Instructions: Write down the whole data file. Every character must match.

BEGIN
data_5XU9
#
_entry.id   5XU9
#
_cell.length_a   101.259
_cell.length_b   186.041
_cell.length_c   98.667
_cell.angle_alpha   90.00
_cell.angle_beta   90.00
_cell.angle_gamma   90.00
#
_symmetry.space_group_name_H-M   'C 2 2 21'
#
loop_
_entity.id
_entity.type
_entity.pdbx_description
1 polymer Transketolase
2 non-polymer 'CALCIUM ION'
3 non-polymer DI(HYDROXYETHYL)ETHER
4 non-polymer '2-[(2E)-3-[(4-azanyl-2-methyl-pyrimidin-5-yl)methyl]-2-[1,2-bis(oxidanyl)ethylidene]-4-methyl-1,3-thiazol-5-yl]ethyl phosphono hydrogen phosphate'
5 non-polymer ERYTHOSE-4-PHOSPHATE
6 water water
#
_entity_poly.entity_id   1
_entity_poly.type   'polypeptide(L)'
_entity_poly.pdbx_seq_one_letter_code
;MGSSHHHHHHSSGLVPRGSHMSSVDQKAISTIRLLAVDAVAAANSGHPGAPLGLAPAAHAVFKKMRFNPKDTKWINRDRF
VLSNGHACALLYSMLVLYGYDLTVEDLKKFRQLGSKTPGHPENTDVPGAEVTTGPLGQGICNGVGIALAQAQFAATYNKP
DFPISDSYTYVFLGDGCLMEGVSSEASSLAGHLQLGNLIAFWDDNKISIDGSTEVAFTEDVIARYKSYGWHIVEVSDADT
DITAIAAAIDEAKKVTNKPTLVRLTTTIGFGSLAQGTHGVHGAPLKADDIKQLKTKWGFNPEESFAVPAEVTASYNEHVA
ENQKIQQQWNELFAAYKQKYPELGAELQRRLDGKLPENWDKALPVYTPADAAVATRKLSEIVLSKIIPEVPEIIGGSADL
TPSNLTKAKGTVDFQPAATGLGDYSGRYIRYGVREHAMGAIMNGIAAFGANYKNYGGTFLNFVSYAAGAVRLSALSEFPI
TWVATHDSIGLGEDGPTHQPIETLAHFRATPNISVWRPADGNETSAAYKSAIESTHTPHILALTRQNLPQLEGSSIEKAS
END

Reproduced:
data_5XU9
#
_entry.id   5XU9
#
_cell.length_a   101.259
_cell.length_b   186.041
_cell.length_c   98.667
_cell.angle_alpha   90.00
_cell.angle_beta   90.00
_cell.angle_gamma   90.00
#
_symmetry.space_group_name_H-M   'C 2 2 21'
#
loop_
_entity.id
_entity.type
_entity.pdbx_description
1 polymer Transketolase
2 non-polymer 'CALCIUM ION'
3 non-polymer DI(HYDROXYETHYL)ETHER
4 non-polymer '2-[(2E)-3-[(4-azanyl-2-methyl-pyrimidin-5-yl)methyl]-2-[1,2-bis(oxidanyl)ethylidene]-4-methyl-1,3-thiazol-5-yl]ethyl phosphono hydrogen phosphate'
5 non-polymer ERYTHOSE-4-PHOSPHATE
6 water water
#
_entity_poly.entity_id   1
_entity_poly.type   'polypeptide(L)'
_entity_poly.pdbx_seq_one_letter_code
;MGSSHHHHHHSSGLVPRGSHMSSVDQKAISTIRLLAVDAVAAANSGHPGAPLGLAPAAHAVFKKMRFNPKDTKWINRDRF
VLSNGHACALLYSMLVLYGYDLTVEDLKKFRQLGSKTPGHPENTDVPGAEVTTGPLGQGICNGVGIALAQAQFAATYNKP
DFPISDSYTYVFLGDGCLMEGVSSEASSLAGHLQLGNLIAFWDDNKISIDGSTEVAFTEDVIARYKSYGWHIVEVSDADT
DITAIAAAIDEAKKVTNKPTLVRLTTTIGFGSLAQGTHGVHGAPLKADDIKQLKTKWGFNPEESFAVPAEVTASYNEHVA
ENQKIQQQWNELFAAYKQKYPELGAELQRRLDGKLPENWDKALPVYTPADAAVATRKLSEIVLSKIIPEVPEIIGGSADL
TPSNLTKAKGTVDFQPAATGLGDYSGRYIRYGVREHAMGAIMNGIAAFGANYKNYGGTFLNFVSYAAGAVRLSALSEFPI
TWVATHDSIGLGEDGPTHQPIETLAHFRATPNISVWRPADGNETSAAYKSAIESTHTPHILALTRQNLPQLEGSSIEKAS